• It’s used as a protection glass in structures such as jewelry shops, banks, money exchange centers, art galleries, and museums
  • It’s used in conjunction with the toughened glass we mentioned earlier to create bulletproof glass, where you have several layers of glass with varying thicknesses
  • It is used as structural glass in architecture, such as on curtain walls, roofs, skylight, glass floors and railings, and even glass facades

Wire Mesh Glass

Then you have wire mesh glass. Wire mesh glass has a mesh, or a grid of thin metal wire that’s embedded within the glass.

wire mesh glass

And while this may lead you to believe it’s stronger, it’s actually weaker because of the incursions of the wire into the structure.

However, wire mesh glass has excellent fire resistance properties, and is very well rated with both heat and hose streams.

Due to those fire resistance properties, you’ll find it used in any area where you would benefit from a solid fire barrier and safety glass. Examples include:

  • Public areas, such as public buildings, schools and businesses, especially in the areas that give you fire escape routes
  • Windows in stairwells that lead to emergency exists are usually made of wire mesh glass, due to its fire resistance

Engraved Glass

Last but not least, there’s engraved glass. It’s a pretty recent invention, as researchers used lasers to engrave networks of 3D micro cracks in glass microscope slides in 2014.

engraved glass 200x tougher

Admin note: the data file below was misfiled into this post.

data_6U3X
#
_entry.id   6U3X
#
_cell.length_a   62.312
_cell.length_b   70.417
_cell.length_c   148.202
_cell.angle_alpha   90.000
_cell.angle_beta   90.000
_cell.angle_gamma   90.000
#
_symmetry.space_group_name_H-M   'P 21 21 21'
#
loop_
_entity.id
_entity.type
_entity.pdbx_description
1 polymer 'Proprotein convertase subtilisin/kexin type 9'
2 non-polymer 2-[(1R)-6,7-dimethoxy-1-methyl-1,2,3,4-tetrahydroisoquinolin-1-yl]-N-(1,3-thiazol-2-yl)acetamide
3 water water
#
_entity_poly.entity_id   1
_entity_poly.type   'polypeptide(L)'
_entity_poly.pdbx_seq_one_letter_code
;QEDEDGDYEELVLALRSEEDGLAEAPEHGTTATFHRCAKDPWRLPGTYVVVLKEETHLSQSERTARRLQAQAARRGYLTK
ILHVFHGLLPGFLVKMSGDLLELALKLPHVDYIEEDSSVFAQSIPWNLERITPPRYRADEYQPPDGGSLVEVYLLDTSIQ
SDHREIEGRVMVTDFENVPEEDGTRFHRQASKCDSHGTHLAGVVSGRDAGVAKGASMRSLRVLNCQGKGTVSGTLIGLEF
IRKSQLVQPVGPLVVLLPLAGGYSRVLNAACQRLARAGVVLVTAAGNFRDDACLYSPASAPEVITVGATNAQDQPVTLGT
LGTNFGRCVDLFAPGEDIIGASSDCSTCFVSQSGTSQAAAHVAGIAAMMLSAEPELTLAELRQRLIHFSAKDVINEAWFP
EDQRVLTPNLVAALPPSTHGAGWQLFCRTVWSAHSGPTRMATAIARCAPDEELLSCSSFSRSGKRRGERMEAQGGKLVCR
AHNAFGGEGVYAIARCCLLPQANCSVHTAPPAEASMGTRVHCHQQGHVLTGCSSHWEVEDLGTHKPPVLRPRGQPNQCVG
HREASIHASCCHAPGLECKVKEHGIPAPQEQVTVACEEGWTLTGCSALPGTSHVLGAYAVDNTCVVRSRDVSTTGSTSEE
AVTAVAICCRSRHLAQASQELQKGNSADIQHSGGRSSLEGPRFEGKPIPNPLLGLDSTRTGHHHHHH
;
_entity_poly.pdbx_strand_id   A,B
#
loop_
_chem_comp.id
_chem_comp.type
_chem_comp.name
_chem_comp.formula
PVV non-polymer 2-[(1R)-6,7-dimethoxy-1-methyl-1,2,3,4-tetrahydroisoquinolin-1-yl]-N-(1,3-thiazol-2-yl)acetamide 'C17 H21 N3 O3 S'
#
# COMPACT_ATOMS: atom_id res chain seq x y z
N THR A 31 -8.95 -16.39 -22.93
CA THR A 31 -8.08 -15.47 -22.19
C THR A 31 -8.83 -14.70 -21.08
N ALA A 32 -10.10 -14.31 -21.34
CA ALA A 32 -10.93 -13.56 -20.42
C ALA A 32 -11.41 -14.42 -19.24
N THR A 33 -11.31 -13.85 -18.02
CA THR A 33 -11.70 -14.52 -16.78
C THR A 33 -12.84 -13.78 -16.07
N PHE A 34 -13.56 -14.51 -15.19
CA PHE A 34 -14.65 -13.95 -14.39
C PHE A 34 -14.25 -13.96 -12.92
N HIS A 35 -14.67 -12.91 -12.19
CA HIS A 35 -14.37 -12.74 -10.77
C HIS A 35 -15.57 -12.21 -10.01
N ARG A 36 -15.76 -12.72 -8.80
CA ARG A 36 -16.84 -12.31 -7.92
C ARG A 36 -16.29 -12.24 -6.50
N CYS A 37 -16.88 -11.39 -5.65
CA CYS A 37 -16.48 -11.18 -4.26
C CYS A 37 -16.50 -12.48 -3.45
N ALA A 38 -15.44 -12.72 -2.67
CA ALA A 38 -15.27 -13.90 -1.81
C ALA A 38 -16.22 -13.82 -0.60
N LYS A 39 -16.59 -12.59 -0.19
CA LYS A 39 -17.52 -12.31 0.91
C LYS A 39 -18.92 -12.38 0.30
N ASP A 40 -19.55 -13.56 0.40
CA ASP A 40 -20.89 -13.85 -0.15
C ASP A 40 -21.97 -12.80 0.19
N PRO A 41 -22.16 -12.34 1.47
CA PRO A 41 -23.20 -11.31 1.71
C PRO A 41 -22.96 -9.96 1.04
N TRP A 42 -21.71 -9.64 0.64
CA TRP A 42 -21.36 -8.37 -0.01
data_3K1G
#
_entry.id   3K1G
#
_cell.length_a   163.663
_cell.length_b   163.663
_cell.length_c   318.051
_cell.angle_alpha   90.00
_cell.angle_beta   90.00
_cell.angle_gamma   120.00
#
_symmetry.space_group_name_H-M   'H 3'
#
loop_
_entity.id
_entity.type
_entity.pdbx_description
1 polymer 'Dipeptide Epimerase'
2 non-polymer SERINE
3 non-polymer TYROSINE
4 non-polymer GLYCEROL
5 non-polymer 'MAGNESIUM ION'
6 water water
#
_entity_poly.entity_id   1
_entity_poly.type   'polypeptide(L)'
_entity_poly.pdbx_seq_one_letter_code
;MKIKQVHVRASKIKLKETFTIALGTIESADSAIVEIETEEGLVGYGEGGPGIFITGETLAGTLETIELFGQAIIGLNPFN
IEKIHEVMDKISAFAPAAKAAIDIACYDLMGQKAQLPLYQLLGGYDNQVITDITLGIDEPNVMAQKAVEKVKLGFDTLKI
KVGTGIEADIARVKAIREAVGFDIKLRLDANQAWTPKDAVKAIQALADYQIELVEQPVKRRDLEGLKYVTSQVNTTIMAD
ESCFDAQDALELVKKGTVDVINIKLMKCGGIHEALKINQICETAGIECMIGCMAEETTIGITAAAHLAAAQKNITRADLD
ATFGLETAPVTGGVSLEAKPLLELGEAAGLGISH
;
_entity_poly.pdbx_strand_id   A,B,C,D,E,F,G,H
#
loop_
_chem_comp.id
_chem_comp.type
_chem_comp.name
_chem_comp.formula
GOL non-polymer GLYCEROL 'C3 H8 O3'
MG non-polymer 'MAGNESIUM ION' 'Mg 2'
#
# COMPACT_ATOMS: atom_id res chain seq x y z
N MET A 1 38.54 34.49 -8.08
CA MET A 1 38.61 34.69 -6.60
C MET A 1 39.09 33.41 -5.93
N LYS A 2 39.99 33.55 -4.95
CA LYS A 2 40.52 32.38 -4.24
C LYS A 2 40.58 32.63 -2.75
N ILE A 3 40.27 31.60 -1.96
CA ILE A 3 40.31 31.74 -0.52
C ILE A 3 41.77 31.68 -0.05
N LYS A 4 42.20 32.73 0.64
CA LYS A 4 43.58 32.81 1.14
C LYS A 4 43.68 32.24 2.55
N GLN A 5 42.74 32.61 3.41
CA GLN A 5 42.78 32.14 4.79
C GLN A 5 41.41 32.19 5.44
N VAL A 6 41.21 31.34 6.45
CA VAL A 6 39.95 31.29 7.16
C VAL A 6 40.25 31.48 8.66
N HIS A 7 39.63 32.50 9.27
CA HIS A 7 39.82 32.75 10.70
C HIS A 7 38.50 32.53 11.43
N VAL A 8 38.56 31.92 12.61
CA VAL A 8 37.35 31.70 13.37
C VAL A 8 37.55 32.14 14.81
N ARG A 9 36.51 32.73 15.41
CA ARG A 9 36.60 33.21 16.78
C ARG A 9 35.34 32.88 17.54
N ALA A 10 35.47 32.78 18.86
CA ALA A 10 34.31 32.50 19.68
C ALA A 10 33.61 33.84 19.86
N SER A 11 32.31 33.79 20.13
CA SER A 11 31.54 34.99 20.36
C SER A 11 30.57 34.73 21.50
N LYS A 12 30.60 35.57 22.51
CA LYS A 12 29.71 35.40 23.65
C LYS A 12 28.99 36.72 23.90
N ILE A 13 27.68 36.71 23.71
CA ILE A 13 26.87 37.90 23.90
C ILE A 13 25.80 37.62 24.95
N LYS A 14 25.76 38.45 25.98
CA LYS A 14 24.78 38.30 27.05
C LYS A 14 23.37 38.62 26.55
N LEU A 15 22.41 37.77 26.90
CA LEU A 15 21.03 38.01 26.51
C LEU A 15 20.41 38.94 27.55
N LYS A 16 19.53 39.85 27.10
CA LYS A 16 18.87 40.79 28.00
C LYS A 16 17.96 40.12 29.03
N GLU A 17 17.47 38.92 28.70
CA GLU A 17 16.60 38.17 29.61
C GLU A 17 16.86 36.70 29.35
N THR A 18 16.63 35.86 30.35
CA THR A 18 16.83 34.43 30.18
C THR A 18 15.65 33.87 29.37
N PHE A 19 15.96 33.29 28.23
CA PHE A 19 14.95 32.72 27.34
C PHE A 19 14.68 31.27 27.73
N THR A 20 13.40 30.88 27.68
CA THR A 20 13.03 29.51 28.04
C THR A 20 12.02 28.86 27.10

What they discovered is that subjecting those slides to an impact leads to those micro cracks absorbing and dispersing the energy, thus preventing the glass from shattering. It was around 200 times tougher than untreated glass.


Tempered or laminated glass – which offers better home protection?

While wire mesh glass and engraved glass aren’t really ideal when you want to add protection to your home for either aesthetic or practical reasons, tempered and laminated glass are great options and the go-to choices for most people.

That said, there isn’t a clear solution as to which one is better for your home, as both have their advantages and disadvantages.

Both types of glasses can be considered as security glass. However, tempered glass has a clear advantage when it comes to strength and break resistance.

When you combine it with something like a glass break detector, you can know that something is happening in your home far before the burglar even gets close to going inside.

On the other hand, when tempered glass does break, it leaves a gaping hole which is often more than enough for a burglar to go in through.

Laminated glass doesn’t do this, as the layer of PVB will keep things together even if the glass is broken.

However, you’ll want to avoid wire mesh glass as it isn’t nearly as strong as laminated or tempered glass, and engraved glass is still not ready for usage in home building scenarios.


Wrapping things up

At the end of the day, while there’s more than one type of glass, it’s either tempered or laminated glass that springs to mind when discussing security glass.

glass-install

When you’re trying to protect your home, it is up to you which one you go for, as you pretty much can’t make a mistake with either one of them.

Also, do consider which type of glass is being stocked by your local shop, as if something does happen, you’ll want to replace it right away. Waiting for a week for it to be available when you’ve got a hole in your house is far from ideal.

When you’re at your local glass shop, be sure to ask the employees / owner about their various types of glass, as some shops offer various upgrades that you might be interested in. Some even make their own glass, rather than just provide a retail outlet.

Watch this video by Innotech, which shows the difference between the various grades of security glass.

Let us know your experiences with different types of glass below. We’d appreciate hearing from you!